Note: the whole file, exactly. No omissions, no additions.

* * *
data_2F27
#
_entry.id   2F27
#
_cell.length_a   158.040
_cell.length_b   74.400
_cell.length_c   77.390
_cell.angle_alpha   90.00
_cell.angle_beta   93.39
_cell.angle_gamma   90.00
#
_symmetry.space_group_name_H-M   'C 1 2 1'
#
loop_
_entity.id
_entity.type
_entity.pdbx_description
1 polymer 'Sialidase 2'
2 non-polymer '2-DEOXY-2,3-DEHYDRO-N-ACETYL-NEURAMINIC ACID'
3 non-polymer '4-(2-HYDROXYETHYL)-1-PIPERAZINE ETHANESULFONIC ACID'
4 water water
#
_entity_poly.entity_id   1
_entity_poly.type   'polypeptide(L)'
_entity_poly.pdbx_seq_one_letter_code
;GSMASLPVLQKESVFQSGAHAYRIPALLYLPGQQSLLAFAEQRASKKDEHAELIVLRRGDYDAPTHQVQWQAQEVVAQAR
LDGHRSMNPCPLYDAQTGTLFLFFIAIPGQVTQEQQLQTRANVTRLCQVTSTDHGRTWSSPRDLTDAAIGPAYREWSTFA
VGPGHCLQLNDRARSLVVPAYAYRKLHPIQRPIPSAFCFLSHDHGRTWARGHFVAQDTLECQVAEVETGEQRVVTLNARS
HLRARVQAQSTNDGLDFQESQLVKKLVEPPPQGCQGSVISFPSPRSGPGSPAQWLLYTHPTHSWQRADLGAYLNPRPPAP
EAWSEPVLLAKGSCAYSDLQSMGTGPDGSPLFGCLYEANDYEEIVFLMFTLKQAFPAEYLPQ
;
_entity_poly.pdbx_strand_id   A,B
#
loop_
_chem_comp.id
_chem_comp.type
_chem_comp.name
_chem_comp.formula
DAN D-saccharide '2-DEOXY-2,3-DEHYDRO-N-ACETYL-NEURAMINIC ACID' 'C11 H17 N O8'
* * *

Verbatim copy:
data_2F27
#
_entry.id   2F27
#
_cell.length_a   158.040
_cell.length_b   74.400
_cell.length_c   77.390
_cell.angle_alpha   90.00
_cell.angle_beta   93.39
_cell.angle_gamma   90.00
#
_symmetry.space_group_name_H-M   'C 1 2 1'
#
loop_
_entity.id
_entity.type
_entity.pdbx_description
1 polymer 'Sialidase 2'
2 non-polymer '2-DEOXY-2,3-DEHYDRO-N-ACETYL-NEURAMINIC ACID'
3 non-polymer '4-(2-HYDROXYETHYL)-1-PIPERAZINE ETHANESULFONIC ACID'
4 water water
#
_entity_poly.entity_id   1
_entity_poly.type   'polypeptide(L)'
_entity_poly.pdbx_seq_one_letter_code
;GSMASLPVLQKESVFQSGAHAYRIPALLYLPGQQSLLAFAEQRASKKDEHAELIVLRRGDYDAPTHQVQWQAQEVVAQAR
LDGHRSMNPCPLYDAQTGTLFLFFIAIPGQVTQEQQLQTRANVTRLCQVTSTDHGRTWSSPRDLTDAAIGPAYREWSTFA
VGPGHCLQLNDRARSLVVPAYAYRKLHPIQRPIPSAFCFLSHDHGRTWARGHFVAQDTLECQVAEVETGEQRVVTLNARS
HLRARVQAQSTNDGLDFQESQLVKKLVEPPPQGCQGSVISFPSPRSGPGSPAQWLLYTHPTHSWQRADLGAYLNPRPPAP
EAWSEPVLLAKGSCAYSDLQSMGTGPDGSPLFGCLYEANDYEEIVFLMFTLKQAFPAEYLPQ
;
_entity_poly.pdbx_strand_id   A,B
#
loop_
_chem_comp.id
_chem_comp.type
_chem_comp.name
_chem_comp.formula
DAN D-saccharide '2-DEOXY-2,3-DEHYDRO-N-ACETYL-NEURAMINIC ACID' 'C11 H17 N O8'